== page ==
Writing in The Times Literary Supplement, Simon Jenkins wrote that within half an hour of starting he thought he had "had enough of this book. Helen Pluckrose and James Lindsay seemed obsessed by a straw man, a fake foe. Their opponents, I felt, were surely well-intentioned and did not really believe what they were accused of believing." He went on, however, "I read on and now think differently." He cited the conclusion "refreshing" in that they offered no "counter-revolutionary strategy" or "demand that Theory be suppressed," but rather only call for the support of "reason, debate, tolerance, democracy and the rule of law." He wrote that the book illuminates "one of those sidetracks in Western ideology that led to both Salem and Weimar."[13]

Nick Fouriezos of OZY magazine described Cynical Theories as "the first cohesive attempt to tie together the intellectual strands of the intellectual dark web" and notes its "blind spots" in suggesting that the movements for civil rights, LGBT protections, and feminism had achieved almost total victory by the 1980s while ignoring significant issues that had persisted since then.[14]


Tim Smith-Laing wrote in The Daily Telegraph that the authors "leap from history to hysteria" and that the book fails to fulfil the "values of rational, evidence-based argument" that it praises. He said that though he believed the book presents an acceptable sketch of the history of several of the intellectual strains it highlights, it nevertheless fails entirely to argue for its central thesis, and its arguments "do not add up to anything like Pluckrose and Lindsay’s apocalyptic characterisations".[15]

See alsoEdit


  1. ^ "Publishers Weekly Best-Sellers". Retrieved September 3, 2020.
  2. ^ "US-Best-Sellers-Books-USAToday". Martinsville Bulletin. Retrieved September 3, 2020.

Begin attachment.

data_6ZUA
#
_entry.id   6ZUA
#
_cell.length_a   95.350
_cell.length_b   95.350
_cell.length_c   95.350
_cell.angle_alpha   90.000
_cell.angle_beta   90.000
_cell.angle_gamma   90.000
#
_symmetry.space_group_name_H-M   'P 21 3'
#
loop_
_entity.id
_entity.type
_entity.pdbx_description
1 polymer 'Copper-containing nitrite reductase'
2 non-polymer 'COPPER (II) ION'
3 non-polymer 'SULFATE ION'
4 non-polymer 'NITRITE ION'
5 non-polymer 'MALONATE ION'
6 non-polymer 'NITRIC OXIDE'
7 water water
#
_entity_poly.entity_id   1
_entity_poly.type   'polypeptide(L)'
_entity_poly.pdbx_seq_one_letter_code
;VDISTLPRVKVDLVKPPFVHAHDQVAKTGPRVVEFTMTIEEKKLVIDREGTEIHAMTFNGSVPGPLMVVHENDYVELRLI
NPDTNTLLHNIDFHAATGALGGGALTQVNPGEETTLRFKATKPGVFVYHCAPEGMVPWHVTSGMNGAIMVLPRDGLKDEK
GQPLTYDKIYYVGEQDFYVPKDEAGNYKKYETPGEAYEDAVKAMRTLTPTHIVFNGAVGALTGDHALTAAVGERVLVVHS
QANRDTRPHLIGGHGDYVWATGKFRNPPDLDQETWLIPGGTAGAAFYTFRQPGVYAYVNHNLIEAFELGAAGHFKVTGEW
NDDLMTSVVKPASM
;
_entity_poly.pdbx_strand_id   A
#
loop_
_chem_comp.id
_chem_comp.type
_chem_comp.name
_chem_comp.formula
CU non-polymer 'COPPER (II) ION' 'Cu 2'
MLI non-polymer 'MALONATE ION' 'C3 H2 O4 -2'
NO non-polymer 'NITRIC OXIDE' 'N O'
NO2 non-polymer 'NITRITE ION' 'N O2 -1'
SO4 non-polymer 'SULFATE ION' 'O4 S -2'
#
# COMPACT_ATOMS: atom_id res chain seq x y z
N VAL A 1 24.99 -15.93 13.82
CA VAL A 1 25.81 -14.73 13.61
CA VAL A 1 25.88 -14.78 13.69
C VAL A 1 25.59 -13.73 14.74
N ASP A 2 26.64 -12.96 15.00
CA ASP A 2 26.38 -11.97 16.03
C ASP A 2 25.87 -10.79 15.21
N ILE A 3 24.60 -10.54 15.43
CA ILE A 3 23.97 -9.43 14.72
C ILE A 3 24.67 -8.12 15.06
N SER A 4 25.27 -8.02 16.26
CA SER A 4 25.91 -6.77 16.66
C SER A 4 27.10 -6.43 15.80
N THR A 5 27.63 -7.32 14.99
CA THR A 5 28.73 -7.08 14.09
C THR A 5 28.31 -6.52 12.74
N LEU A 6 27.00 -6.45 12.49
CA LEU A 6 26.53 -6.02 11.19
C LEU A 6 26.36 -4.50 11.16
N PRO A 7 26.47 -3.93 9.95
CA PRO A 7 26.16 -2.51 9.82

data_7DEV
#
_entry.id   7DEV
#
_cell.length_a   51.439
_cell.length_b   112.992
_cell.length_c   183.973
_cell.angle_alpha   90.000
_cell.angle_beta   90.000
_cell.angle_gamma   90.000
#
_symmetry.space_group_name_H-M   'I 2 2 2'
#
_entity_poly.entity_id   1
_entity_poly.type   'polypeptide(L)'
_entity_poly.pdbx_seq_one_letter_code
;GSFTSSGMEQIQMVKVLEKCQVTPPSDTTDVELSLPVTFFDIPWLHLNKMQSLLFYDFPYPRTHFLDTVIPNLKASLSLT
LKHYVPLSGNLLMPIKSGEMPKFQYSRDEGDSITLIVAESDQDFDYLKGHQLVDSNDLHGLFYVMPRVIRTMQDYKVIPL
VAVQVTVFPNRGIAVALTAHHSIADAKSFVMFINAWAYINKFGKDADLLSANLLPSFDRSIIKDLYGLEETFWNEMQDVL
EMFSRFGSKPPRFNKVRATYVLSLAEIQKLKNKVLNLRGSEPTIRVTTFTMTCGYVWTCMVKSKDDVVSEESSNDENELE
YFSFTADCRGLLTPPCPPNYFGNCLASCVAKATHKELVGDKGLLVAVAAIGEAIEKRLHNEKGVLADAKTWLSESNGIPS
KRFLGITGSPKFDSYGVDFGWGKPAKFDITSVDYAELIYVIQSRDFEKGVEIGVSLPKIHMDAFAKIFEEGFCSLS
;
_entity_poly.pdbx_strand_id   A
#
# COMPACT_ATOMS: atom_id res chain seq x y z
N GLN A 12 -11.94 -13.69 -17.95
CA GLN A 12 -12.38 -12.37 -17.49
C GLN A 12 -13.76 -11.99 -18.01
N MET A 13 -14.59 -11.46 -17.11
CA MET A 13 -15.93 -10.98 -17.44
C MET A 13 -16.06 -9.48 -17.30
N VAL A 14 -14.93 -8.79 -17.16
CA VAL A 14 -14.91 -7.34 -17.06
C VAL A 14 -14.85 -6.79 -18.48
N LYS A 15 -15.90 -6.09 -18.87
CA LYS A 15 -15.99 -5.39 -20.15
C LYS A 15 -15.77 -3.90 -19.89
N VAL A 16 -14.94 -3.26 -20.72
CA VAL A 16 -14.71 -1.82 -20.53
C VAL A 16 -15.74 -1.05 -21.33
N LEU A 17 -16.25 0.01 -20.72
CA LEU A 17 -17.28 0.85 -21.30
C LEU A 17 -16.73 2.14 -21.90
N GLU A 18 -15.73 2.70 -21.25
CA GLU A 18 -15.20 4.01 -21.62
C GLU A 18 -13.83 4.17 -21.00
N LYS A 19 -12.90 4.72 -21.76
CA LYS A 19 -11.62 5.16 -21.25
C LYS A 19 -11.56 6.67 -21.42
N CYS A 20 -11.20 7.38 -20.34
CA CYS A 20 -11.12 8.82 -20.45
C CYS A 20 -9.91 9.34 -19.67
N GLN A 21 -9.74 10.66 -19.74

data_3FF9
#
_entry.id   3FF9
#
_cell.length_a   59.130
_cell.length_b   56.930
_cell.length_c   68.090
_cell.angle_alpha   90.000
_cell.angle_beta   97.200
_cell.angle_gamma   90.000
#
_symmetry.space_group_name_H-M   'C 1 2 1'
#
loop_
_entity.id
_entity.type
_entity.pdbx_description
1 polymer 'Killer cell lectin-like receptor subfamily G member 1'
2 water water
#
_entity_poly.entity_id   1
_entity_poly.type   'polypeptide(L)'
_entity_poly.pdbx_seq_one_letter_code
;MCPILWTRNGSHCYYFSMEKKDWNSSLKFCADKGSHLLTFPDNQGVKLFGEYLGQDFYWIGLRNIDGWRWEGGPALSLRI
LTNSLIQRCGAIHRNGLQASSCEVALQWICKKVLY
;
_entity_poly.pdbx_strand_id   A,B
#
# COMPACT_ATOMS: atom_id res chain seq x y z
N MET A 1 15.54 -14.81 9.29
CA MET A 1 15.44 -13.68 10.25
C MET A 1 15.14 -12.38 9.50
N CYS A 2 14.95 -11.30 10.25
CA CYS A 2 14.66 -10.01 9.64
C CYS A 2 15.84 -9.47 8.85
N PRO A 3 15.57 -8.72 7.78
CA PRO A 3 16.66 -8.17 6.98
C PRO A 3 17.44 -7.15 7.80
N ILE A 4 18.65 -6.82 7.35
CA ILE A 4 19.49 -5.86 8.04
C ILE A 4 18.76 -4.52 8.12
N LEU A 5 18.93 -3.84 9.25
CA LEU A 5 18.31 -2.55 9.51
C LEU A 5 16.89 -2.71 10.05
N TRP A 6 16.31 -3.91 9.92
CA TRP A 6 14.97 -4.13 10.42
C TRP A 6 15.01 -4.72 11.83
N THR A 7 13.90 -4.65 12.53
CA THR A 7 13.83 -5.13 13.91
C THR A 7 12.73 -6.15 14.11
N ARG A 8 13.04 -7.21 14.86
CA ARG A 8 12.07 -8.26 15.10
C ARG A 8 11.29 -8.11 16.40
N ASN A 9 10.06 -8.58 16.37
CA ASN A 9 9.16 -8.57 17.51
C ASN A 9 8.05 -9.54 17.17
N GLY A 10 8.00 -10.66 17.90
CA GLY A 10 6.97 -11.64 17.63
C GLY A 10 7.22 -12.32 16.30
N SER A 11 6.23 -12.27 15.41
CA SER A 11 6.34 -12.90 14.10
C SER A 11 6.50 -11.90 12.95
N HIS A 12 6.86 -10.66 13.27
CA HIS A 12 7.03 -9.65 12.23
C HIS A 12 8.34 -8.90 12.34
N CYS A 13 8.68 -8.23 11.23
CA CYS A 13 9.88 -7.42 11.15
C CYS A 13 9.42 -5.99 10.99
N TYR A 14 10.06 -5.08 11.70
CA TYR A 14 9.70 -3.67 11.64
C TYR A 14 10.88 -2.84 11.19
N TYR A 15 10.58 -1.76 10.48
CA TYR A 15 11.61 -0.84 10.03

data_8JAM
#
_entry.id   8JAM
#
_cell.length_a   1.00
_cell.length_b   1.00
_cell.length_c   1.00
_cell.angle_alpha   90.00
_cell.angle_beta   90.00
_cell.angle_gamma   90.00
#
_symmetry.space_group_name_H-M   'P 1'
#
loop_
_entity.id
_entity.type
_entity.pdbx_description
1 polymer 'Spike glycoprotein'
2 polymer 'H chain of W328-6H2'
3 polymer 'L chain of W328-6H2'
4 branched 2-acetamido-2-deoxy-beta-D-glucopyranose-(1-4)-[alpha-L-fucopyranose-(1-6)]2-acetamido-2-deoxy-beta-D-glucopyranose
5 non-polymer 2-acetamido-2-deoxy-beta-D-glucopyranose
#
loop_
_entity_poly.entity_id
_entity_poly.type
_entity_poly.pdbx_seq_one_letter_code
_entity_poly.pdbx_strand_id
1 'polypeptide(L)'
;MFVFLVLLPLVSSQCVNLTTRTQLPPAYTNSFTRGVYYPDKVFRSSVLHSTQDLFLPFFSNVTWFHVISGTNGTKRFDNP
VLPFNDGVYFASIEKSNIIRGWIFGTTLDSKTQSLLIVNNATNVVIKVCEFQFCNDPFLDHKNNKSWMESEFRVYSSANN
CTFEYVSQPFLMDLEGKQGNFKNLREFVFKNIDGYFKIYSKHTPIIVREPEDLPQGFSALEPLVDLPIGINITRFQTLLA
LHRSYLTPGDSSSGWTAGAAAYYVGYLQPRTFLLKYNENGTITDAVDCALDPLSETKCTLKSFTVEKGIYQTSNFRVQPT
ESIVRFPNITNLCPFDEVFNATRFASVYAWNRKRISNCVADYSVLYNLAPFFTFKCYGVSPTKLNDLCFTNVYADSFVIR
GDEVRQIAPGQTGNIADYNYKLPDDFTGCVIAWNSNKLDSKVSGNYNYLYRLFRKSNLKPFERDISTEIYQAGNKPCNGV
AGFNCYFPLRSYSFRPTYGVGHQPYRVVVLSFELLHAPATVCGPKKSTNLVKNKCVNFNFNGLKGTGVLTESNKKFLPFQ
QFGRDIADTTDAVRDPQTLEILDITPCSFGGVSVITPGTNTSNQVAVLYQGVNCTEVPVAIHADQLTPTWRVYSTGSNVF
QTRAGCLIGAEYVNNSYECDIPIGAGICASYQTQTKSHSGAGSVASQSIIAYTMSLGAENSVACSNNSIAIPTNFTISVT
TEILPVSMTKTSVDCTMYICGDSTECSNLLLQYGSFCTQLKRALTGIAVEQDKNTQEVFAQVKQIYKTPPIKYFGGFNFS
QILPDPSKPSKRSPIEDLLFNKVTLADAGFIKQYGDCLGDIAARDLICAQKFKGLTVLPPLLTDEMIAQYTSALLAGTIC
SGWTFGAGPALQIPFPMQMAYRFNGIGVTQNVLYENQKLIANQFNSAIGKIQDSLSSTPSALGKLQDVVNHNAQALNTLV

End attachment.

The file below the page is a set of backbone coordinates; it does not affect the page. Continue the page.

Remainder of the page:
3. ^ "Calgary bestsellers". Calgary Herald. August 29, 2020. p. B.7.
  4. ^ "Bestselling Books Week Ended August 29". The Wall Street Journal. September 3, 2020. ISSN 0099-9660. Retrieved October 1, 2020.
  5. ^ "US-Best-Sellers-Books-USAToday". The Washington Post. Associated Press. ISSN 0190-8286. Retrieved October 1, 2020.
  6. ^ Rachman, Gideon (November 18, 2020). "Best books of 2020: Politics". Financial Times. Archived from the original on November 18, 2020. Retrieved November 22, 2020.
  7. ^ Millen, Roland White | Robbie. "Best political and current affairs books of the year 2020". The Times. ISSN 0140-0460. Retrieved December 1, 2020.
  8. ^ Paul Kelly (September 12, 2020). "Tracing the dangerous rise and rise of woke warriors". The Australian. Retrieved October 1, 2020.
  9. ^ Murray, Douglas (September 4, 2020). "Cynical Theories by Helen Pluckrose & James Lindsay review — woke warriors are conquering academia". The Times.
  10. ^ Williams, Joanna (August 28, 2020). "How wokeness conquered the academy". Spiked. Retrieved August 28, 2020.
  11. ^ Whittaker, Ryan (October 18, 2020). "Helen Pluckrose and James Lindsay | Cynical Theories". The Manchester Review. Retrieved November 22, 2020.
  12. ^ Warburton, Nigel. "Universities are supposed to encourage debate, not strangle it". The Spectator. No. November 14, 2020. Retrieved November 12, 2020.
  13. ^ Jenkins, Simon. "The new intolerance". Times Literary Supplement. No. 2 October 2020. News UK. Retrieved October 5, 2020.
  14. ^ Fouriezos, Nick (August 10, 2020). "American Fringes: The Intellectual Dark Web Declares Its Independence". OZY. Retrieved September 5, 2020.
  15. ^ Smith-Laing, Tim (September 19, 2020). "'Postmodernism gone mad': is academia to blame for cancel culture?". The Telegraph.

External linksEdit